50 Albums you must hear before you buy a house (7): 20-16

We continue with our list today, having another ten splendid albums to fill your cold winter evenings with. Some big all-time classics are delivered by mister Hofmeijer while mister van Zwanendonk gives you the opportunity to complete your prog collection further.


16. Van Morrison – Astral Weeks (1968)
17. The Moody Blues – In Search of the Lost Chord (1968)
18. Eagles – Hotel California (1976)
19. The Beach Boys – Pet Sounds (1966)
20. Prince – Purple Rain (1984)


16. Electric Light Orchestra – Out of the Blue (1977)
17. Pink Floyd – Atom Heart Mother (1970)
18. King Crimson – In the Court of the Crimson King (1969)
19. The Move – Shazam (1970)
20. Pink Floyd – Dark Side of the Moon (1973)

Hofmeijer starts with a little fetish on #20, after which two absolute Westcoast classics follow, Pet Sounds and Hotel California respectively. Both albums go together well with eating a Greek souflaki, or even better with thinking about eating a souflaki while you’re sitting in a hot van. The list is topped by two 1968 classics, with an absolute masterpiece at #17 and an album we found earlier in the other list at #41.

The only common album in van Zwanendonk’s part also appeared on #41 in the opposite list, more precisely Dark Side of the Moon. Other absolute prog classics can be found on 17 and 18, with Floyd’s heavily orchestrated Atom Heart Mother and the epic In the Court of the Crimson King. Also from 1970: the magnificent second album from The Move, one of the greatest British sixties bands that was never successful overseas. These guys started covering songs from The Byrds, and while the typical sixties pop sound still can be heard on this album, the band is already moving towards something different with longer and more complex compositions. That something different would end up to be Electric Light Orchestra, after Jeff Lynne joined the band. Their ultimate pop explosion of happiness can be found on #16.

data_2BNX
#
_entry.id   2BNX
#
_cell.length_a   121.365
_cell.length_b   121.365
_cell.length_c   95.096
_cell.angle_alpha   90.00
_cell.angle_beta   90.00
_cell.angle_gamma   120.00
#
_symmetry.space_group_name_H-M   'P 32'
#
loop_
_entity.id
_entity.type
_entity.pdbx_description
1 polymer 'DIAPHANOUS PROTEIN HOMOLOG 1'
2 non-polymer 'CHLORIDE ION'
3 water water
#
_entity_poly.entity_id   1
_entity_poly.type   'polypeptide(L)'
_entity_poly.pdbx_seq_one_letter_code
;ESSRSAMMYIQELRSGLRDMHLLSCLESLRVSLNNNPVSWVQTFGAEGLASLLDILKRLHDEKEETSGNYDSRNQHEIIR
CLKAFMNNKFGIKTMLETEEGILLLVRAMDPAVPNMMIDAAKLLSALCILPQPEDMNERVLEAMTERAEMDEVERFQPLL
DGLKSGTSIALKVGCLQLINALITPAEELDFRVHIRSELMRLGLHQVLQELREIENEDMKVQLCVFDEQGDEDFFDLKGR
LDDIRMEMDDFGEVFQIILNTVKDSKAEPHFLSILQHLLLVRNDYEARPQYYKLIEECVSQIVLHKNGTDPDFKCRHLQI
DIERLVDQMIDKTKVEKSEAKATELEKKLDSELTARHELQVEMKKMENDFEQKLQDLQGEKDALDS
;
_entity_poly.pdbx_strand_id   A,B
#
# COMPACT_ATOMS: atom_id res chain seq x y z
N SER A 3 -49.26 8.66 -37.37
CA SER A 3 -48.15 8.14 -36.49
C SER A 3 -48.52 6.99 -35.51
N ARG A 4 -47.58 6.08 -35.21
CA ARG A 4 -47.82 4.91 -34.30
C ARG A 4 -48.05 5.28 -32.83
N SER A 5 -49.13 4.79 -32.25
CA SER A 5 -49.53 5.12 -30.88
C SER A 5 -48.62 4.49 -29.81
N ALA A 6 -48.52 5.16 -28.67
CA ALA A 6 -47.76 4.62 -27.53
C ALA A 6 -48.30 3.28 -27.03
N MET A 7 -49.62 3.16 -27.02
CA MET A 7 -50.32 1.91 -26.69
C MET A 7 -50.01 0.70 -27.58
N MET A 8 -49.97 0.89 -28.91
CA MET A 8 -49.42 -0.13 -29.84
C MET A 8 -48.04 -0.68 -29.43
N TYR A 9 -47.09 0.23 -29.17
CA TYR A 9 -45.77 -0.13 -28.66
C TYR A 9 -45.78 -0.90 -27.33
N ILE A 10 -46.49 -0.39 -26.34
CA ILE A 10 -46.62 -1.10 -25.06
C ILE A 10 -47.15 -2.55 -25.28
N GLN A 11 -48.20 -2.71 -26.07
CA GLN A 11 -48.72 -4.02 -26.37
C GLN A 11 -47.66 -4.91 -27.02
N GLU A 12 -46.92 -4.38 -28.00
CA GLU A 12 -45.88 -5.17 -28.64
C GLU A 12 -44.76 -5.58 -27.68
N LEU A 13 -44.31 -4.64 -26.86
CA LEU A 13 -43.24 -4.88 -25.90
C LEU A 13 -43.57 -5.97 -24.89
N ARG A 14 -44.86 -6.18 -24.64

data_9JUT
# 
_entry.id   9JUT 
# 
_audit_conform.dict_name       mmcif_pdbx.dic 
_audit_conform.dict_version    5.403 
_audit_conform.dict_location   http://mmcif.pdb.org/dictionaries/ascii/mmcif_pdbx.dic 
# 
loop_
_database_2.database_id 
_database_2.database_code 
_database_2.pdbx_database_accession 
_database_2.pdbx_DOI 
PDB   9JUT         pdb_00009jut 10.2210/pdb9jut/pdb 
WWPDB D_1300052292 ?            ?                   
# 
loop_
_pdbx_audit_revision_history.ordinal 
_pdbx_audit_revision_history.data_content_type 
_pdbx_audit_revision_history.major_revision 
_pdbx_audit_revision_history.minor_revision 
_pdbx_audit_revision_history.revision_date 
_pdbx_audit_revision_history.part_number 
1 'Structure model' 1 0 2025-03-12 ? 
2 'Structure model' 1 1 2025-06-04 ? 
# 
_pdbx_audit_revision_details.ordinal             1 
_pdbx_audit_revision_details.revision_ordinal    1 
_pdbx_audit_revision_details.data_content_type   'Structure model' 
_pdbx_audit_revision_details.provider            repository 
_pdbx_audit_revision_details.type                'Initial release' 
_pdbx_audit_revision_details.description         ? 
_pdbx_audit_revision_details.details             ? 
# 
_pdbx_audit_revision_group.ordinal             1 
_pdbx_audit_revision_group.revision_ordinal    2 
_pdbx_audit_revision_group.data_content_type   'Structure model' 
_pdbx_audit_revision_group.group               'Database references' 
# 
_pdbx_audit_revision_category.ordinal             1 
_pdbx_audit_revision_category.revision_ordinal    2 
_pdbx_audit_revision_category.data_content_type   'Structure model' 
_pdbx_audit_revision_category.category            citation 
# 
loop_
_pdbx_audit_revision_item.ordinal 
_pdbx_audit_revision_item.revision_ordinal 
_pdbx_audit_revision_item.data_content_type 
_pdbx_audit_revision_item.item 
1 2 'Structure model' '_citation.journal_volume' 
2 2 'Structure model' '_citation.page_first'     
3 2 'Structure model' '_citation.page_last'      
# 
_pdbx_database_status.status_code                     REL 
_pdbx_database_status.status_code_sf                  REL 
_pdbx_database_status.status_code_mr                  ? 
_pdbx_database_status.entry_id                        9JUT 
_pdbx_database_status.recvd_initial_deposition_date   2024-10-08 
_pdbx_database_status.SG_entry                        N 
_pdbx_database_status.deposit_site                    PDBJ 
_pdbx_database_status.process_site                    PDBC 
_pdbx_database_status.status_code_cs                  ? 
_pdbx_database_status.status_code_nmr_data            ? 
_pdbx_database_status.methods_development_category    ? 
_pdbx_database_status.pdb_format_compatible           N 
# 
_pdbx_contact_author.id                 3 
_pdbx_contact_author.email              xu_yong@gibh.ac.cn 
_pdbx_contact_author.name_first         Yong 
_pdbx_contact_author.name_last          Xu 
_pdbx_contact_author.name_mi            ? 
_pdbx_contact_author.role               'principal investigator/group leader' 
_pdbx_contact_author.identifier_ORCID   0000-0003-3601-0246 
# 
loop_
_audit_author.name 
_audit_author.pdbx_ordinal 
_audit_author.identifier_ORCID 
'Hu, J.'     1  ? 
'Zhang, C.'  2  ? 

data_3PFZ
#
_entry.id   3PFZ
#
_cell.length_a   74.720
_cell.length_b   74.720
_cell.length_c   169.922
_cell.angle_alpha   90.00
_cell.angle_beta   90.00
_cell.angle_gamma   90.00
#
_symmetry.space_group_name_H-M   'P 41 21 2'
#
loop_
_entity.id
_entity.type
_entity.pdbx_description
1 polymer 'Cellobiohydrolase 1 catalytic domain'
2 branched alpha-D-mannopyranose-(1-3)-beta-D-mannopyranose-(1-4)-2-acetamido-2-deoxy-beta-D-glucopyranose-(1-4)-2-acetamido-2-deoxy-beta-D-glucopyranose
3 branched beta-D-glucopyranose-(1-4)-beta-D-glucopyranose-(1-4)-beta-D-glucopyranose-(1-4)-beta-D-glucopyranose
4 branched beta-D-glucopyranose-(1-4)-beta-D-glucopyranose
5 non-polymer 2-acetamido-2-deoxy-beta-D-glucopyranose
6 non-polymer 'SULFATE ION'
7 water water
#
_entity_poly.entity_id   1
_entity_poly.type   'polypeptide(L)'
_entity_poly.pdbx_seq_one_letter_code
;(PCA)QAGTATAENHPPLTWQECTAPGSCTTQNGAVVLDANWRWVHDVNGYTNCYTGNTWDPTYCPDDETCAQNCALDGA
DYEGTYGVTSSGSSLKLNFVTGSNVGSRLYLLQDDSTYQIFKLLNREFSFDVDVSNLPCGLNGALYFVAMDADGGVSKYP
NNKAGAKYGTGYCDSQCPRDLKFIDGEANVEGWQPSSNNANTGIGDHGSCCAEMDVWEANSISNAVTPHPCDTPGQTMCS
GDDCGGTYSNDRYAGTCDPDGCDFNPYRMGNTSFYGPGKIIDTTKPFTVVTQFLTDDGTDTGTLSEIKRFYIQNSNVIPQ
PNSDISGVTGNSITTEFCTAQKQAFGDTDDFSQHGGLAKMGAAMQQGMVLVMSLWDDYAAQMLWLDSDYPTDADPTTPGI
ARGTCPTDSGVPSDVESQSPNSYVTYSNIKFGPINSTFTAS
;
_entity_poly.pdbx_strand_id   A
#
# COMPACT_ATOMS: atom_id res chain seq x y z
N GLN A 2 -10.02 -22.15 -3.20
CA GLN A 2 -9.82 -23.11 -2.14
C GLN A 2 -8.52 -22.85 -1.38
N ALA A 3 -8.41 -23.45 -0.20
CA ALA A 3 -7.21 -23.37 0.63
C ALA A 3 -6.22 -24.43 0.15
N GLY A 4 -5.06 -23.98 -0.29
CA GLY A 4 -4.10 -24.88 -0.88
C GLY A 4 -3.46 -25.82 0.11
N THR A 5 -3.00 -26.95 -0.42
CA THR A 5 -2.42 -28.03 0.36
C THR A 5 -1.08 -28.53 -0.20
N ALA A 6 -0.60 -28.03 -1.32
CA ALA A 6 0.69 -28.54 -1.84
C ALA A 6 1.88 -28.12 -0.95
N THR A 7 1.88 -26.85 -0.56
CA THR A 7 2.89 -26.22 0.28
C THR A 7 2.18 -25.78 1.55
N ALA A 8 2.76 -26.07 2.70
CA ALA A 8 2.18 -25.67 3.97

“I’m looking through you, where did you go?”: Rubber Soul (The Beatles)

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Year: 1965

Genre: Rock

Preceded by: Help! (1965)

Followed by: Revolver (1966)

Related to: Bob Dylan – Highway 61 Revisited, The Byrds – Mr. Tambourine Man



We’re still in the middle of our ‘basics’ and here’s our second Beatles album already. This is explicable by the fact that their oeuvre is essential for exploring rock history. And the fact that I love them, obviously. I talked about their last album earlier, when they had developed as a mature band already, exploring their limits as talented musicians. We’ll now return to the point where they were ‘growing up’, to Rubber Soul. The announcement of what would become a legendary sequence of albums from the world’s biggest band.